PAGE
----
Research by psychologist Benjamin Converse at the University of Virginia finds that human beings tend believe in a kind of karma, namely our western skew on the spiritual axiom that good deeds result being treated well by fate; we believe we can influence uncontrollable outcomes by performing good deeds, with the often underlying expectation that the universe will pay us back in kind. Confronted with bad news, we may think "If I can get through this, I'll be a better person from hereon."

Karma is thus a kind of reciprocity: I'll buy this round, you'll buy the next, however the deal is made with the universe itself, rather than specific individuals. It's an attempt to steer life towards expected and advantageous directions. We hope our acts of kindness to pave the way for journeys through life that are safe and not too challenging; we hope our kind words inoculate us from pain and discomfort; alas, life doesn't comply with these demands.

Yet, as the Buddha…

orange juice from the hardware store

A recent revelation of developmental neuroscience is the understanding that the brain was designed, by evolution, to be an organ shaped and programmed by the environment it is situated in. The brain is in essence a social organ, with a central role played by human interactions. While the development of language allows us to connect with each other via language, via the conscious operations of the left hemisphere, we first communicate to others in a non-symbolic manner, through body language, facial expressions, glances, tones of voices, under the control of the right hemisphere. In successful encounters our emotions are signals that sync us up, establishing security, emotion regulation and social communication. When we are attuned to another, or "emotionally locked in" with or "mirrored" by others, we can temper states of excitation and move slowly into vulnerable situations that might previously trigger dissociative episodes.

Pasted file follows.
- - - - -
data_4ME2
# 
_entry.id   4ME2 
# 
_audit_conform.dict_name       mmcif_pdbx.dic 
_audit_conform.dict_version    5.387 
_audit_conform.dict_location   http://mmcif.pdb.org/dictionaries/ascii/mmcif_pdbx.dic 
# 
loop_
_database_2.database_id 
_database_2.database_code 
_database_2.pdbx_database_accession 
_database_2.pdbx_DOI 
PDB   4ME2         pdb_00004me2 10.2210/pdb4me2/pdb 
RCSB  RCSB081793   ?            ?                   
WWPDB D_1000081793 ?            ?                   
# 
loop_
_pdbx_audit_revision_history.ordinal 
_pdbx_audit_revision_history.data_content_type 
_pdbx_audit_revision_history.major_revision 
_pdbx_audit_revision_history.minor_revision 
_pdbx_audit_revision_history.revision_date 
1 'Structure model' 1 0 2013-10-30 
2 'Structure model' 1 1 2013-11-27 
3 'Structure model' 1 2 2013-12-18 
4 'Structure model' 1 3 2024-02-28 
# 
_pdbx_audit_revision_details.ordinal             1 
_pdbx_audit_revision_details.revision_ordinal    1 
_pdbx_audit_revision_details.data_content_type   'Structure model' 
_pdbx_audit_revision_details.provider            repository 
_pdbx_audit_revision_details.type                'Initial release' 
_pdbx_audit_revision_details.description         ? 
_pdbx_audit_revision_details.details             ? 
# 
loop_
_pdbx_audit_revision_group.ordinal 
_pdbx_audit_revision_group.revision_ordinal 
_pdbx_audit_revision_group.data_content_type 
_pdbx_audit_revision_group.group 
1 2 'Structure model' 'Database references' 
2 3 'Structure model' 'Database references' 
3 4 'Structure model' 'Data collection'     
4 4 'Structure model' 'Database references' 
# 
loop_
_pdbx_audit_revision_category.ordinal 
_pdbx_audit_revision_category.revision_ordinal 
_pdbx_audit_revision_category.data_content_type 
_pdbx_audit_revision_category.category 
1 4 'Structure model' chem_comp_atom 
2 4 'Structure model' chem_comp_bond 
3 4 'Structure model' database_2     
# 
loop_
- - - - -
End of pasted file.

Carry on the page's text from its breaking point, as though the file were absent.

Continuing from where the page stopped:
Skillful caretakers provide this mirr…

The Narrator & The Silent Observer

What creates the mind's inner chatter? For lack of a better term, "The Narrator" is created by the language loop of the brain's left hemisphere (a circuit of fibers that connect Broca's and Wernicke's areas of the frontal cortex to the temporal cortex). Developmental psychologists like Lev Vygotsky suggested that the formation of inner talk in childhood begins as a self-regulating tool, a way to internalize the instructive voices of our caretakers for occasions when we are alone in the world, or caught in circumstances we cannot interact verbally to seek guidance. The calmer and gentler were the voices of our parents and guardians, along with those we admire and mimic, the calmer and gentler The Narrator we will hear in the mind, and vice versa. At its most useful, the Narrator can offer a calming presence amidst the threatening chaos of life, when events seem stacked against us.